28 Life-Saving Tips for New Yorkers Facing Sub-Zero Temperatures
Dangerously cold temperatures besetting New York City since Thursday night will continue on Friday night. It has been forecasted that “a wintry mix of snow, sleet, freezing rain, and rain are expected Saturday through Sunday afternoon,” warned the New York City Office of Emergency Management in a Friday alert.
Temperatures Friday night are expected to drop to 10 degrees Fahrenheit with wind chills near 5 degrees Fahrenheit. Temperatures will rise to approximately 32 degrees Fahrenheit on Saturday, with wind chills between zero and 10 degrees. On Sunday it will warm up to 40 degrees, with wind chills between 20 and 25 degrees Fahrenheit.
“New Yorkers are asked to exercise caution during this period of extreme cold weather, and be prepared for slippery conditions, as freezing rain could cause icy conditions Sunday,” the alert states. “Seniors, infants, the homeless, and those with chronic medical conditions are at increased risk of health problems from the cold.”
It is also good to note that Alternate Side Parking rules are suspended Friday, February 20 and Saturday, February 21. Parking meters remain in effect throughout the city.
The alert also included the following announcements and suggestions:
1. Prolonged exposure to extreme cold weather can be dangerous. If you suspect a person is suffering from frostbite or hypothermia, call 911 to get medical help. While waiting for assistance, help the person by getting them to a warm place if possible, removing any damp clothing and covering them with warm blankets.
2. Stay indoors as much as possible.
3. Wear a hat, hood, or scarf, as most heat is lost through the head.
4. Keep fingertips, earlobes, and noses covered if you go outside.
5. When outdoors, wear warm clothing and cover exposed skin. Use multiple layers to maintain warmth.
6. Keep clothing dry; if a layer becomes wet, remove it.
7. Wear sturdy boots that provide traction to reduce slipping. Use handrails when using stairs.
8. Exercise caution and avoid slippery surfaces; some ice may not be visible.
9. Workers in construction and utilities, and others who spend a lot of time outdoors are at risk for cold-related disorders. Employers should implement safe work practices, provide appropriate protective equipment, and train workers on health effects of cold weather, proper prevention techniques, and treatment of cold-related disorders.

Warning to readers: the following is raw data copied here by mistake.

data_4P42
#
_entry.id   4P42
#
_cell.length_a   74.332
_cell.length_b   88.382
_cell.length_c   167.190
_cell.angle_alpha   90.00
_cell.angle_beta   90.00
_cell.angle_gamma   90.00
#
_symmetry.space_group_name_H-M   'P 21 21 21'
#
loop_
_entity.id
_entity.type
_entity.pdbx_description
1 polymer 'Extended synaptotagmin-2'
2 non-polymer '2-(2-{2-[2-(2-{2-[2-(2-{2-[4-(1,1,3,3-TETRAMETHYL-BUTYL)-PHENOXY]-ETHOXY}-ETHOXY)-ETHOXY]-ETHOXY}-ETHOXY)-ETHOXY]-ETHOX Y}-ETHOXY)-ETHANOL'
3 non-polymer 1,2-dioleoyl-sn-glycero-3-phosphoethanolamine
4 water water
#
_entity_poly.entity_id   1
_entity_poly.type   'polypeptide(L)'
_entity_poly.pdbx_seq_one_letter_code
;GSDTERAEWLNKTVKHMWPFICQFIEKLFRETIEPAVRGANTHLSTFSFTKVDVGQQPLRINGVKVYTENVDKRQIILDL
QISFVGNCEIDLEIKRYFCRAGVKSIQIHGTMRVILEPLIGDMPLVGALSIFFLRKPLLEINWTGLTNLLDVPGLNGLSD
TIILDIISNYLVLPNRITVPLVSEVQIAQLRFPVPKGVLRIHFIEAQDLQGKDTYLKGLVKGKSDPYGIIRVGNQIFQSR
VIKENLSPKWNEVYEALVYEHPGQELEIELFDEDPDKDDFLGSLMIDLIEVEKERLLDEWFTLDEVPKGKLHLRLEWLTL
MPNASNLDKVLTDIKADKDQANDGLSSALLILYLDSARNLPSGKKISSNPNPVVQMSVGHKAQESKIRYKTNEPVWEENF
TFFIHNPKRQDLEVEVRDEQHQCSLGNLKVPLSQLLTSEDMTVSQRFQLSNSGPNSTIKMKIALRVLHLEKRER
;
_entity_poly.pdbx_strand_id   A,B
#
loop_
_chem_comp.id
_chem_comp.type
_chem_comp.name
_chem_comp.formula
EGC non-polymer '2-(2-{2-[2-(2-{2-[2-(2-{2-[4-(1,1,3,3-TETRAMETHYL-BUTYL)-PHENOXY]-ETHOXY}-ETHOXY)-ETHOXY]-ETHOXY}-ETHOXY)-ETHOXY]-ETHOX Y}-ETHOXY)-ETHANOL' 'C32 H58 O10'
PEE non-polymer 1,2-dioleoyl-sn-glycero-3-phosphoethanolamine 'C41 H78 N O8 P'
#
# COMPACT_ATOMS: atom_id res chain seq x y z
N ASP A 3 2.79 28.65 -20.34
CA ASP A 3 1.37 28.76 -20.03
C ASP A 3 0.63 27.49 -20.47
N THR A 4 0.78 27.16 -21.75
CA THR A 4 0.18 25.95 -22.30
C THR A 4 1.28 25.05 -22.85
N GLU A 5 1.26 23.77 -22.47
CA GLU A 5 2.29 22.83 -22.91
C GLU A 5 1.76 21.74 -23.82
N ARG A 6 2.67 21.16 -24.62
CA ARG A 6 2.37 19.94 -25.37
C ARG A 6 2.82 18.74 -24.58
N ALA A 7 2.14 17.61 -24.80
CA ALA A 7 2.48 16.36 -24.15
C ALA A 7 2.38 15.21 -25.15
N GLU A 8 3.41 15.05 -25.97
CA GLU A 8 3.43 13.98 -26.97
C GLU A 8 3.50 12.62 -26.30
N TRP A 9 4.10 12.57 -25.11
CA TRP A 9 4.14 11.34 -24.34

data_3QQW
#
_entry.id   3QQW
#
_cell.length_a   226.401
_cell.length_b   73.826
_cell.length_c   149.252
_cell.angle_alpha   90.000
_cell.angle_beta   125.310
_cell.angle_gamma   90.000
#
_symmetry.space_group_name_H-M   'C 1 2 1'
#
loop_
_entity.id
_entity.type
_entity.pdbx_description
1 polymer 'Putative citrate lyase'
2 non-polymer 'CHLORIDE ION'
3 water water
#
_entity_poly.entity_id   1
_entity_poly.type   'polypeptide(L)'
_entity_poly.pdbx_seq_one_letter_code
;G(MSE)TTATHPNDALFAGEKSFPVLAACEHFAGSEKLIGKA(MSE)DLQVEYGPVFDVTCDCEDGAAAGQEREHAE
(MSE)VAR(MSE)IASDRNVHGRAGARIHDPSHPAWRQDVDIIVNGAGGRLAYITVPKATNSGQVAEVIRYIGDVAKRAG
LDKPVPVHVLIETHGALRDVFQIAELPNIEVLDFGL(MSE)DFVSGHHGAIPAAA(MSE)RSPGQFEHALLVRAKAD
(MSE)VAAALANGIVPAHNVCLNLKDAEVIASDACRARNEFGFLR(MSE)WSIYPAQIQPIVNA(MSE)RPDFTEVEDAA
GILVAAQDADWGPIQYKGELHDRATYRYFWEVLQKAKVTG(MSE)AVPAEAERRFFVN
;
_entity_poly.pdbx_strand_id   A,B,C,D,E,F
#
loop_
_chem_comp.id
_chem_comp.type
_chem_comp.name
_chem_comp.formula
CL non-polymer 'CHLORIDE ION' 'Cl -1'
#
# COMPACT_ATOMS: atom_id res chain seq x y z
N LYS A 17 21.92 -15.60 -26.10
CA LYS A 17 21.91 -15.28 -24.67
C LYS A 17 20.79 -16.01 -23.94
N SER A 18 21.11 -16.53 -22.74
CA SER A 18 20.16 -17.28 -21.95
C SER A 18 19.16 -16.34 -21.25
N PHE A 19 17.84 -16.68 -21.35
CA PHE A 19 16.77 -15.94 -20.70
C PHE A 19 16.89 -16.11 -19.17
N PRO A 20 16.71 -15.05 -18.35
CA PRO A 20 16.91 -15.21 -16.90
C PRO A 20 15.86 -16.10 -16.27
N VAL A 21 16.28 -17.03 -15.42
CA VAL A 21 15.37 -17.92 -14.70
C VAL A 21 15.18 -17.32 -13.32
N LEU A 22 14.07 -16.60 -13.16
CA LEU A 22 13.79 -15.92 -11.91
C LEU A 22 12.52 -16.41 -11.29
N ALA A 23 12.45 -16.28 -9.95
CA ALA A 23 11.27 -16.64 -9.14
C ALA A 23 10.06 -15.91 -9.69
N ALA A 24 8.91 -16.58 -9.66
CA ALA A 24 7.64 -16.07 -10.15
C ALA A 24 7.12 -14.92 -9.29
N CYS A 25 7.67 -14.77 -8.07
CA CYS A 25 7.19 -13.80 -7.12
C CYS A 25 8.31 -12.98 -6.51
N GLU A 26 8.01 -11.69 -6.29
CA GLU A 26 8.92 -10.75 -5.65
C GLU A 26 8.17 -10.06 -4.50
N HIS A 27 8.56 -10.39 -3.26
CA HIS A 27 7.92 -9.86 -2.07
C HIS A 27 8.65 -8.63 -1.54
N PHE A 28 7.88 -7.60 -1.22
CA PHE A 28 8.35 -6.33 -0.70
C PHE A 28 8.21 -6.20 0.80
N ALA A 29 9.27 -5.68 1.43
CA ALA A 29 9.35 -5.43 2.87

10. Have heightened awareness of cars, particularly when approaching or crossing intersections.
11. Special protocols are in effect when the temperature drops below 32 degrees. No one seeking shelter in New York City will be denied.
12. Anyone who sees a homeless individual or family out in the cold should call 311 immediately and an outreach team will be dispatched to assist them.
13. Shivering is an important first sign that the body is losing heat. Shivering is a signal to return indoors.
14. People most likely to be exposed to dangerous cold include those who lack shelter, work outdoors, and/or live in homes with malfunctioning or inadequate heat.
15. New Yorkers are advised to check on their neighbors, friends, and relatives—especially the elderly and those with disabilities and access and functional needs.
16. Drinking alcohol may make you think you feel warmer but actually increases your chances of hypothermia and frostbite.
17. Seniors, infants, people with chronic cardiovascular or lung conditions, people using alcohol or drugs, and people with cognitive impairments such as dementia, serious mental illness, or developmental disability are at increased risk.
18. Seniors should take extra care outdoors to avoid slips and falls from icy conditions.
19. Cold weather puts an extra strain on the heart. If you have heart disease or high blood pressure, follow your doctor’s advice about shoveling snow or performing other hard work in the cold. Remember, your body is already working hard just to stay warm, so don’t overdo it.
20. Report any loss of heat or hot water to property managers immediately, and call 311.
21. Never use a gas stove to heat your home. Carbon monoxide is colorless and odorless and over time will build up in your blood causing symptoms that can easily be mistaken for the flu—headaches, fatigue, nausea, and drowsiness. Sometimes your pets will show symptoms first. If more than one person in your family is showing symptoms, call 911.
22. Never use a kerosene or propane space heater, charcoal or gas grill, or generator indoors or near the home.
23. Electric space heaters are the only kind of space heater legal in New York City and should turn off automatically when tipped over, and should be kept far from combustible and flammable objects, as well as water.
24. Drive slowly. Posted speed limits are for ideal weather conditions. Vehicles take longer to stop on snow and ice than on dry pavement.
25. Use major streets or highways for travel whenever possible; these roadways will be cleared first.
26. Four-wheel-drive vehicles may make it easier to drive on snow-covered roads, but they do not stop quicker than other vehicles.
27. Keep the name and phone number of at least one local towing service in your car in case you break down or become stuck in snow.
28. If you get stuck on the road, stay with your car and contact a towing company.